Harley Davidson And Ad Agencies

Let’s Start With Ad Agencies

It is nice to see that ad agencies are willing to pivot.

I read today that Cal McAllister of Seatle’s now closed Wexley School For Girls is starting a new agency. Having visited Wexley in the now distant goodish old days, I am not surprised that Cal has shifted from running a super creative ad agency to a specialized ‘new and improved’ version. The new Paper Crane Factory is dedicated to growing early stage business and is teaming up with VC’s in Seattle and Silicon Valley. As Cal says in ADWEEK (strangely at Cannes — well, I guess it’s a good old-fashioned place to launch a new age agency)…

“The opportunity to do game-changing work with brands is happening at a much earlier stage,” said McAllister during last week’s Cannes Lions.

McAllister is initially opening offices in Seattle and Silicon Valley, taking a leaner and digitally focused approach with his client base and building more around equity with partners, as opposed to the traditional agency model.

“The billable hour—I think is broken,” noted McAllister. “The fact is, the way agencies make the most money is by putting more people on jobs and having it take longer. This is precisely what clients don’t want now. We are focused on taking clients who are willing to pay part of the fee in equity, so our wins are their wins, and their wins are our wins.”

A New Model Ad Agency

Let me start by saying this type of agency isn’t a brand new idea. However, aiming to work with start-ups for equity plus fees is a decent 2018 idea for a new agency.

A key point for my readers is that the agency is highly specialized. Wexley worked with a range of clients. Paper Crane Factory is dedicated to a much narrower category. It is a hell of a lot easier to be distinctive when you are specialized that a generalist.

Harley Davidson And President Trump And Advertising $

I never get into politics here. However, it is becoming clear to me (and, I hope you) that Donald Trump does not actually understand big business.

The news that America’s great brand Harley Davidson is moving manufacturing and jobs to Europe and, a few months ago Thailand, is a direct result of two #MAGA policies that clearly do not get how large-scale manufacturing works. Or, how a public company should work for its shareholders. As in, grow sales and profitability. (See below.)

Europe’s tit-for-tat motorcycle tariffs are obviously a result of the #MAGA trade tariffs (and an interesting aim at Wisconsin) and the move to Thailand is a direct result of America’s withdrawal from the Trans-Pacific Partnership (TPP.)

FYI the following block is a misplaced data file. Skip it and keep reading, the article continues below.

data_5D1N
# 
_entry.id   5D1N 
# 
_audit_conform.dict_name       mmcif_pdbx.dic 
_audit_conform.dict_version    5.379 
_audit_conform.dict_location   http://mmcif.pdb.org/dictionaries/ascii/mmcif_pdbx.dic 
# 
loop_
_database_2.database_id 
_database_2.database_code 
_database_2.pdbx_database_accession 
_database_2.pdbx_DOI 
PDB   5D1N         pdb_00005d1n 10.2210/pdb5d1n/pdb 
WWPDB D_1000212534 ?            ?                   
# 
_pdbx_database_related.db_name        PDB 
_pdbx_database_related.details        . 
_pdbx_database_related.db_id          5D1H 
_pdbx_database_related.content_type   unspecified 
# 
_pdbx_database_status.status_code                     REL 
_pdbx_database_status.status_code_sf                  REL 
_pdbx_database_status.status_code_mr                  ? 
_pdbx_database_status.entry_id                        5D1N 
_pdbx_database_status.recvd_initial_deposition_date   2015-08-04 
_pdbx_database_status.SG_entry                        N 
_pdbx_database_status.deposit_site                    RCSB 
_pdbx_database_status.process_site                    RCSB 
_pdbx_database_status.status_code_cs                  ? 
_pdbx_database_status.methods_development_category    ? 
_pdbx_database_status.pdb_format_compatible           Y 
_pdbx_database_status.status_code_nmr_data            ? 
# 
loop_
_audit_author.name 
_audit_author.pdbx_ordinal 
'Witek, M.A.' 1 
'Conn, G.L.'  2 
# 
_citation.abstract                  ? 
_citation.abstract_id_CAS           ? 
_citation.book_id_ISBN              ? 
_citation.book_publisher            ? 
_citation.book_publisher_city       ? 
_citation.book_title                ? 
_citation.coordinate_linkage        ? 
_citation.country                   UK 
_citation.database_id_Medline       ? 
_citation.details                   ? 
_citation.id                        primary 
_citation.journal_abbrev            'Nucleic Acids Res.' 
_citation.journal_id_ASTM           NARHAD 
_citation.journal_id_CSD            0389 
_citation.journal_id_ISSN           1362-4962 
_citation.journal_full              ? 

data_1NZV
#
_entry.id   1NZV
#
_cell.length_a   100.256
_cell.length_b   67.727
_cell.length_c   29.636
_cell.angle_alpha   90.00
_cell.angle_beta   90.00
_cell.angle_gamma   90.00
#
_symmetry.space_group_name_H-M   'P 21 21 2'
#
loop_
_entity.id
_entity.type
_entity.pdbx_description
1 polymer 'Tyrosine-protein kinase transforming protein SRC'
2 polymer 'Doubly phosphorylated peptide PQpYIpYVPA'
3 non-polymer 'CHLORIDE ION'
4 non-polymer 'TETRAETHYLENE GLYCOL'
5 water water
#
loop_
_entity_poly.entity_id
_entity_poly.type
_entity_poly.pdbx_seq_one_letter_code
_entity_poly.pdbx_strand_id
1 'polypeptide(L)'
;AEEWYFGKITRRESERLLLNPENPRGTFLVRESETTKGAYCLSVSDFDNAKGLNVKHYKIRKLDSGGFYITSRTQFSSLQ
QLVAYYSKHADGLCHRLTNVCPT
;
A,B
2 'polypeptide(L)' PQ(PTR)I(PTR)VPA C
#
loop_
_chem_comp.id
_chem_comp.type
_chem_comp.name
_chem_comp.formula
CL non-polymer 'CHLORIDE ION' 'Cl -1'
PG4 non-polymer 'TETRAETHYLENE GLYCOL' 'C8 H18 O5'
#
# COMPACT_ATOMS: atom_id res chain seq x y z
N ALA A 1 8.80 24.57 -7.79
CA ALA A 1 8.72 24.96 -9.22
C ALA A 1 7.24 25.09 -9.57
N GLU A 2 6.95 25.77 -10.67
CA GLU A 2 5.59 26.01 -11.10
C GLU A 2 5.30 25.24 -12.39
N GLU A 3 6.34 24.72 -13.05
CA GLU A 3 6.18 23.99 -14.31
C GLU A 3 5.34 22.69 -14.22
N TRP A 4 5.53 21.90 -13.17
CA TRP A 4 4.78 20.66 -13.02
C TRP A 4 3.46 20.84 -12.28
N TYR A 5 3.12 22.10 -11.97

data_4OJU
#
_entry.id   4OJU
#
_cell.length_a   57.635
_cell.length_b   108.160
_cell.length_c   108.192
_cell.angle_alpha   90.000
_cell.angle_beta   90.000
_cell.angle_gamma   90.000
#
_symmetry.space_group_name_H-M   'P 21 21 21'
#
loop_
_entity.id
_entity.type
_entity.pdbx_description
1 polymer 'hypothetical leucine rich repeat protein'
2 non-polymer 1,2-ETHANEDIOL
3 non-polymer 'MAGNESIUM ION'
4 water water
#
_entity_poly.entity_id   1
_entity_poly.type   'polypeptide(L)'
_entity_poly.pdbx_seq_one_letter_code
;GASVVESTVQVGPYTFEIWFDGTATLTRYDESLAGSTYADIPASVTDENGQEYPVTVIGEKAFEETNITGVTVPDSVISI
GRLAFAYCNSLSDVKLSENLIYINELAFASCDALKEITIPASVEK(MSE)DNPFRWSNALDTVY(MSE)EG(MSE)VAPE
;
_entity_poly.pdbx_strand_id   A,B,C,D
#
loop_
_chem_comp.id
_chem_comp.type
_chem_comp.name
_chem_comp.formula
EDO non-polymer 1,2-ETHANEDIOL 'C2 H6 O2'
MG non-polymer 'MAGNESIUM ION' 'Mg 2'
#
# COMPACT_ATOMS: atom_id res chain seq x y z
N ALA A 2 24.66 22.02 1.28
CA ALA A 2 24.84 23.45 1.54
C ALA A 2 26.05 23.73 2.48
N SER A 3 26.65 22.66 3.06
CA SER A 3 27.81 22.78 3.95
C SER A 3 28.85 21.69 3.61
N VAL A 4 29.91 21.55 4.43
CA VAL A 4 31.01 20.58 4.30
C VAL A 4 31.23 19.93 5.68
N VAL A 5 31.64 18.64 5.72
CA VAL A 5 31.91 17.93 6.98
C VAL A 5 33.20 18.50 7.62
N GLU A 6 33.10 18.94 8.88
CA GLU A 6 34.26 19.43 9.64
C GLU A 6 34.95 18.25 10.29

Why does this matter? More of this type of movement of USA dollars to foreign countries is, I think going to accelerate. This move will result negatively on large brand USA advertising.

According to S&P, 43% of Fortune 500 sales happen overseas. If, as in Harley Davidson, your USA sales were in decline while sales in Europe and Asia were growing, where would you put your ad dollars?


Harley Davidson would have to raise the price of each motorcycle it ships to the EU by $2,200 if production doesn’t leave the U.S.

That’s a dealbreaker, considering Europe is Harley’s second-biggest market (driving 15% of its revenue).

My Advertising Agency Blog Post Archive

600+ Advertising Agency Blog Posts…

I’ve been thinking about publishing my ‘best’, most ‘informative’ advertising agency new business blog posts in a book. Frankly, the task seems daunting as I have been writing since 2012. I’m working through this opportunity/issue. In the meantime, I’ve found Simple Yearly Archive, a great WP plugin that lists all of my posts on one page. So, here you go. I hope that this admittedly kinda cumbersome list will help you find what you are looking for. Or, even better, you might find that pearl by accident.

Just for the hell of it, here are some bulk numbers:

Total number of blog post views (as of 20/6/2018): 347,576

Best day: 2,158 (it was the day that I published “The Worst Advertising Agency Pitch – Ever”

Average per day: 200

OK, here you go – 600+ advertising agency blog posts (I think that many of these will actually help you grow your agency and make more money and will help you sell the company someday). FYI: you will notice that many of the earliest posts relate to a very early book… Boomercide: From Woodstock To Suicide. This was my first book, my training wheels book.


What’s After Advertising?

After Advertising

I am often asked by advertising agency people… what do people do after they leave advertising (or at least, a stay-put advertising job)? Well, to be more specific, what have I done after advertising as in, since I sold my Portland agency six years ago?

I live in San Miguel de Allende, Mexico (built a house/60% cost of living/travel all over/work from anywhere)

I work with advertising agencies around the world on helping them build lead generating business development programs

I am on a global quest to photograph the world’s people (starting here with this 210 portrait series)

Some days I just hang out and I constantly try to satisfy my curious mind.

One way I satisfy my curiosity is to stay in long-distance touch (usually by newsletter) with Faris Yakob…. brand strategist (I guess that is one description) who I interviewed for my book on pitching. Here is the interview. By the way, buy the book and win more business so you can get out of your office.

Genius Steals

Faris can show you a way out of the cube, open office or if you’ve been lucky, an office with a couch.

To get going, I suggest that you sign up for Faris and his wife Rosie’s newsletter and visit their website. Why?

They are very smart and you will learn stuff that should make you a better marketer. From the sign-up page“Put together by husband and wife creative duo Faris and Rosie Yakob, this weekly email is a source of interesting and fun links from around the web on a variety of topics. The content is expertly curated, and if you can’t find something inspiring in each edition, it will at least make you a more interesting dinner date.”  

But, but, there’s more. Faris and Rosie live a nomadic lifestyle. As they say…

“We used to live and work in NYC where we had fancy titles and bars in our offices. It was rad. Mostly. Except there were so. many. meetings.  When Faris sold his share in a digital agency he started, he proposed that we quit our jobs and travel the world for 6 months, to take a break, to explore. We both really loved traveling, and the stars aligned, and so we’ve been traveling ever since.”